[Beowulf] Berkeley View: A future in Parallel Programming?
Peter St. John
peter.st.john at gmail.com
Fri Mar 16 14:07:42 PDT 2007
I'm really enjoying the PDF there,
particularly, the part about optimizing networks for applications. But the
nice general interest takeaway is that list of Old Conventional Wisdom
paired with New, that's fun. Thanks.
Old CW: Power is free, transistors are expensive.
New CW: (from the pdf) The transistors are free, but the power is expensive
because you can't afford to power all the transistors on the chip.
Synthesis: Power and Transistors are free, but Density is expensive.
On 3/15/07, Thomas H Dr Pierce <TPierce at rohmhaas.com> wrote:
> Dear Beowulf ML,
> Here is an interesting discussion on the methods and metrics that could
> apply to multicore chips and clusters.
> I have not seen this discussed on the list, so it may be new to some.
> Here is the link to the overview wiki
> And motivation for people to go to the link: quote from the wiki
> "We believe that much can be learned by examining the success of
> parallelism at the extremes of the computing spectrum, namely embedded
> computing and high performance computing. This led us to frame the parallel
> landscape with seven question under the following assumptions:
> - The target should be 1000s of cores per chip, as this hardware is
> the most efficient in MIPS per watt, MIPS per area of silicon, and MIPS per
> development dollar.
> - Instead of traditional benchmarks, use 7+ "dwarfs<http://view.eecs.berkeley.edu/wiki/Dwarfs>"
> to design and evaluate parallel programming models and architectures. (A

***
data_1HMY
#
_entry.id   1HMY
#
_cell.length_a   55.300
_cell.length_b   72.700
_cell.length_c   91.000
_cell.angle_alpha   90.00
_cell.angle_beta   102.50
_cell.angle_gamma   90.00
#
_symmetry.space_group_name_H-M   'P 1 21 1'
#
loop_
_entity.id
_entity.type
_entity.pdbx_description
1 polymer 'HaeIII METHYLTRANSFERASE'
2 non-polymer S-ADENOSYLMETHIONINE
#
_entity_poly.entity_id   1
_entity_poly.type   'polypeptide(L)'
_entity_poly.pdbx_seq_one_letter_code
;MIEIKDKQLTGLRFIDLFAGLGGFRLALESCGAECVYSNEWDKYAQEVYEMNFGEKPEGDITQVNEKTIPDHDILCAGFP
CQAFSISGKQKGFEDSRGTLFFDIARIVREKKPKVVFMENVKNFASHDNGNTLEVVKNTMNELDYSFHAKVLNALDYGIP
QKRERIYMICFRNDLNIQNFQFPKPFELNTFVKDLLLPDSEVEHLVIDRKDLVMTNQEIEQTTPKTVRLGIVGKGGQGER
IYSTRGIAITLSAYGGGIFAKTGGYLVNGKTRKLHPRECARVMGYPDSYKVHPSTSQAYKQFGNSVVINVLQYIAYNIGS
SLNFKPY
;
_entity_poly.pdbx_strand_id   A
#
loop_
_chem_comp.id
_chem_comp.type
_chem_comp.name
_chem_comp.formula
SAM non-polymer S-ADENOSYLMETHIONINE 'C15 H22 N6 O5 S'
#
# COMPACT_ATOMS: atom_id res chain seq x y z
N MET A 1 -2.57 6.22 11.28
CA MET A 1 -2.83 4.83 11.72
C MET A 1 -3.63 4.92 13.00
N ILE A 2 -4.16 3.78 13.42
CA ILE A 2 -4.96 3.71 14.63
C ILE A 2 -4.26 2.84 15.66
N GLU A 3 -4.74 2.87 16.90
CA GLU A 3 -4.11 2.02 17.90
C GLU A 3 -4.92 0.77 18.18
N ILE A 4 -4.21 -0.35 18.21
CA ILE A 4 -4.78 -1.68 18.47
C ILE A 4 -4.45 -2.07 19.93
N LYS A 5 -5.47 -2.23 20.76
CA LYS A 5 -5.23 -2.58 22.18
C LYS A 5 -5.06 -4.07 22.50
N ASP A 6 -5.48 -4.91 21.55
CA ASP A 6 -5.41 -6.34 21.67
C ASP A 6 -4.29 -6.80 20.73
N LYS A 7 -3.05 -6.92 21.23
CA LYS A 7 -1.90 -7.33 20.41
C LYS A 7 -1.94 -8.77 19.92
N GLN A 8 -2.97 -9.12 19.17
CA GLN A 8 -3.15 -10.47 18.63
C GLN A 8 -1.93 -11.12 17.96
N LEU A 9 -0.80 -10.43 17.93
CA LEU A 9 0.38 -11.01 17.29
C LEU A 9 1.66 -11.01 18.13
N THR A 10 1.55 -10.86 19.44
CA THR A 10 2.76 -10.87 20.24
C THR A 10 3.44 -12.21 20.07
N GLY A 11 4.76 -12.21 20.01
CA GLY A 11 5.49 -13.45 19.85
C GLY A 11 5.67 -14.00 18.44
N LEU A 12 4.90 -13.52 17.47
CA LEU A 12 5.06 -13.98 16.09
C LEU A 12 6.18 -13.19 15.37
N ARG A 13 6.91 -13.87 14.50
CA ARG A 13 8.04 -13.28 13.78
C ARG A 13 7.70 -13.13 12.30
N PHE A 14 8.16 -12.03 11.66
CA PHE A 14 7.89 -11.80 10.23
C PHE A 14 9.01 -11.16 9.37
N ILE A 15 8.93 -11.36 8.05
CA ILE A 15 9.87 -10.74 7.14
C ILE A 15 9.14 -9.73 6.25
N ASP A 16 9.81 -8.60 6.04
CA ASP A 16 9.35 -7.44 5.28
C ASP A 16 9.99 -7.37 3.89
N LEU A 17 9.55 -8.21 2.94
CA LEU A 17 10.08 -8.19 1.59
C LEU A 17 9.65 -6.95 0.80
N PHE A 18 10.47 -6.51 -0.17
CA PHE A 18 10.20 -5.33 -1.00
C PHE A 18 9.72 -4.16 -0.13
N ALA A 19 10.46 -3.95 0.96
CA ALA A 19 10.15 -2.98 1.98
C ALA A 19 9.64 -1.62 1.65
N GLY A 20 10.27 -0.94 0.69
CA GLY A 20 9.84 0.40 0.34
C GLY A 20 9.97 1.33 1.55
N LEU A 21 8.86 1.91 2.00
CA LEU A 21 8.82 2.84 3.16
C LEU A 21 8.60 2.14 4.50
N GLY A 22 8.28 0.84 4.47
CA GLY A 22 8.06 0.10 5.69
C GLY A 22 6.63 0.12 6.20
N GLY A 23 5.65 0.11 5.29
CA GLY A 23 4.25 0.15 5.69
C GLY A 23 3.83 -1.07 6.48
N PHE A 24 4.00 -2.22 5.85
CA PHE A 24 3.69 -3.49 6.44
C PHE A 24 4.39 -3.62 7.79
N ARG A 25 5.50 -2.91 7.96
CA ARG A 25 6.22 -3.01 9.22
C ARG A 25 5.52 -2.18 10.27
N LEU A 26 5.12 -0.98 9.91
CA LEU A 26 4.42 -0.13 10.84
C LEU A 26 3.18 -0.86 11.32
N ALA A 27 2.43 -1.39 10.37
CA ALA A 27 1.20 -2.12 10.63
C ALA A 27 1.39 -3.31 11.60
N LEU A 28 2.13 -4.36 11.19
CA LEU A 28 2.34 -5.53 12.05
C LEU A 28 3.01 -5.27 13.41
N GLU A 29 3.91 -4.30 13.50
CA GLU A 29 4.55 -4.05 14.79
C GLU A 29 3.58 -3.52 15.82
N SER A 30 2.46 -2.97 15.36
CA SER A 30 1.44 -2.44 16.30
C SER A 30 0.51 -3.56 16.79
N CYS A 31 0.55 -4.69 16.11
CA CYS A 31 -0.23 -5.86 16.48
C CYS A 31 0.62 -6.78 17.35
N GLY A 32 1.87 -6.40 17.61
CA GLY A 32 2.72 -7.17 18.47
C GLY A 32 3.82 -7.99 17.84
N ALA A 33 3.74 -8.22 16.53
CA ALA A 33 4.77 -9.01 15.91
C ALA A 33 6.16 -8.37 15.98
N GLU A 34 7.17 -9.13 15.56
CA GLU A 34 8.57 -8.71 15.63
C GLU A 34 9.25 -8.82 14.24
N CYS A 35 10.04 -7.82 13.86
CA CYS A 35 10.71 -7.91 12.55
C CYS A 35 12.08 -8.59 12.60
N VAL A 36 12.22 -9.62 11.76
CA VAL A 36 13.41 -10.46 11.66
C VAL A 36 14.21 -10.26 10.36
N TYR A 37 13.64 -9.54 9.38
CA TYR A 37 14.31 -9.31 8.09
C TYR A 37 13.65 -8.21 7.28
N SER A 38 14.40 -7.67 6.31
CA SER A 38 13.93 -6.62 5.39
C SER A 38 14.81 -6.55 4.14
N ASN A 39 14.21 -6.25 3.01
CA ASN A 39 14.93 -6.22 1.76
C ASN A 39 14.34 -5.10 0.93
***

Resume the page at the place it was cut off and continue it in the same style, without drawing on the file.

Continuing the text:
> dwarf is an algorithmic method that captures a pattern of computation and
> - "Autotuners" should play a larger role than conventional compilers
> in translating parallel programs.
> - To maximize programmer productivity, programming models should be
> independent of the number of processors.
> - To maximize application efficiency, programming models should
> support a wide range of data types and successful models of parallelism:
> data-level parallelism, independent task parallelism, and instruction-level
> parallelism. "
> And the detailed white paper that started his (Dec 2006)
> The "Seven Questions" discuss approaches to what seem to be standard
> discussions on cluster, parallel programming and best practices. Lots of
> fun for everyone!
> 1. What are the applications?
> 2. What are common kernels of the applications?
> Architecture and Hardware
> 3. What are the HW building blocks?
> 4. How to connect them?
> Programming Model and Systems Software
> 5. How to describe applications and kernels?
> 6. How to program the hardware?
> 7. How to measure success?
> Tom Pierce
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